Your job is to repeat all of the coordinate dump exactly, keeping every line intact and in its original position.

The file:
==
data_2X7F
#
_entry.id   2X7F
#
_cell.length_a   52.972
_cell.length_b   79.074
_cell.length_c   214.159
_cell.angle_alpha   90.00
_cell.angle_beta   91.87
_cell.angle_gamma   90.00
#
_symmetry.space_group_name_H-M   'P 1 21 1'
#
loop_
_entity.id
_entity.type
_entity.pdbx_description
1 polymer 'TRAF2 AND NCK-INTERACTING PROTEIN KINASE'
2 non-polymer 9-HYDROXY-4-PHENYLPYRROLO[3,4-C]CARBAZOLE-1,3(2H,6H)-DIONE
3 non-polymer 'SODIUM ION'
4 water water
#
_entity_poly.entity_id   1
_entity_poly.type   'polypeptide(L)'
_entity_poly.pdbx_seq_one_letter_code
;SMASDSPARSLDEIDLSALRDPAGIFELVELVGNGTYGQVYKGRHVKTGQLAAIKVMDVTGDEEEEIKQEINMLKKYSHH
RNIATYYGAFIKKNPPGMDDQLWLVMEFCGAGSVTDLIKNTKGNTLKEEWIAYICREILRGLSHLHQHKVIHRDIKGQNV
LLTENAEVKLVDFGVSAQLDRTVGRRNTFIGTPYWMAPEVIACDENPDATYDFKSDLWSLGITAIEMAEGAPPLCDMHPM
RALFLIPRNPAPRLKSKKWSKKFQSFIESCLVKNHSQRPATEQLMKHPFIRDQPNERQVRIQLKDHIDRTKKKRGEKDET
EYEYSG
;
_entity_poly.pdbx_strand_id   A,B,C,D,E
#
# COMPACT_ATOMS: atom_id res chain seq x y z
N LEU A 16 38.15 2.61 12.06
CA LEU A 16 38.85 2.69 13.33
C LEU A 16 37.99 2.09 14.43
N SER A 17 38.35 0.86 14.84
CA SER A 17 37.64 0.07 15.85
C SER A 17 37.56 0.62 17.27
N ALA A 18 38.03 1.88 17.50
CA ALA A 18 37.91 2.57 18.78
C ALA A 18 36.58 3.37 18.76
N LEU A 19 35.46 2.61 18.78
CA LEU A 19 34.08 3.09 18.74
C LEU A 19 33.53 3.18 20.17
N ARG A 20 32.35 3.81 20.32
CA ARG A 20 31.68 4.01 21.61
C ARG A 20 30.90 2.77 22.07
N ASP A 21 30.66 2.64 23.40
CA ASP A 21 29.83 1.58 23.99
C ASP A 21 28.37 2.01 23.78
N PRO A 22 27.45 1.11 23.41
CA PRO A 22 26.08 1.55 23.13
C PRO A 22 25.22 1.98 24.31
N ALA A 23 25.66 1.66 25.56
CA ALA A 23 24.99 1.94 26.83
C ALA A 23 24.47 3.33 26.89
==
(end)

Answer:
data_2X7F
#
_entry.id   2X7F
#
_cell.length_a   52.972
_cell.length_b   79.074
_cell.length_c   214.159
_cell.angle_alpha   90.00
_cell.angle_beta   91.87
_cell.angle_gamma   90.00
#
_symmetry.space_group_name_H-M   'P 1 21 1'
#
loop_
_entity.id
_entity.type
_entity.pdbx_description
1 polymer 'TRAF2 AND NCK-INTERACTING PROTEIN KINASE'
2 non-polymer 9-HYDROXY-4-PHENYLPYRROLO[3,4-C]CARBAZOLE-1,3(2H,6H)-DIONE
3 non-polymer 'SODIUM ION'
4 water water
#
_entity_poly.entity_id   1
_entity_poly.type   'polypeptide(L)'
_entity_poly.pdbx_seq_one_letter_code
;SMASDSPARSLDEIDLSALRDPAGIFELVELVGNGTYGQVYKGRHVKTGQLAAIKVMDVTGDEEEEIKQEINMLKKYSHH
RNIATYYGAFIKKNPPGMDDQLWLVMEFCGAGSVTDLIKNTKGNTLKEEWIAYICREILRGLSHLHQHKVIHRDIKGQNV
LLTENAEVKLVDFGVSAQLDRTVGRRNTFIGTPYWMAPEVIACDENPDATYDFKSDLWSLGITAIEMAEGAPPLCDMHPM
RALFLIPRNPAPRLKSKKWSKKFQSFIESCLVKNHSQRPATEQLMKHPFIRDQPNERQVRIQLKDHIDRTKKKRGEKDET
EYEYSG
;
_entity_poly.pdbx_strand_id   A,B,C,D,E
#
# COMPACT_ATOMS: atom_id res chain seq x y z
N LEU A 16 38.15 2.61 12.06
CA LEU A 16 38.85 2.69 13.33
C LEU A 16 37.99 2.09 14.43
N SER A 17 38.35 0.86 14.84
CA SER A 17 37.64 0.07 15.85
C SER A 17 37.56 0.62 17.27
N ALA A 18 38.03 1.88 17.50
CA ALA A 18 37.91 2.57 18.78
C ALA A 18 36.58 3.37 18.76
N LEU A 19 35.46 2.61 18.78
CA LEU A 19 34.08 3.09 18.74
C LEU A 19 33.53 3.18 20.17
N ARG A 20 32.35 3.81 20.32
CA ARG A 20 31.68 4.01 21.61
C ARG A 20 30.90 2.77 22.07
N ASP A 21 30.66 2.64 23.40
CA ASP A 21 29.83 1.58 23.99
C ASP A 21 28.37 2.01 23.78
N PRO A 22 27.45 1.11 23.41
CA PRO A 22 26.08 1.55 23.13
C PRO A 22 25.22 1.98 24.31
N ALA A 23 25.66 1.66 25.56
CA ALA A 23 24.99 1.94 26.83
C ALA A 23 24.47 3.33 26.89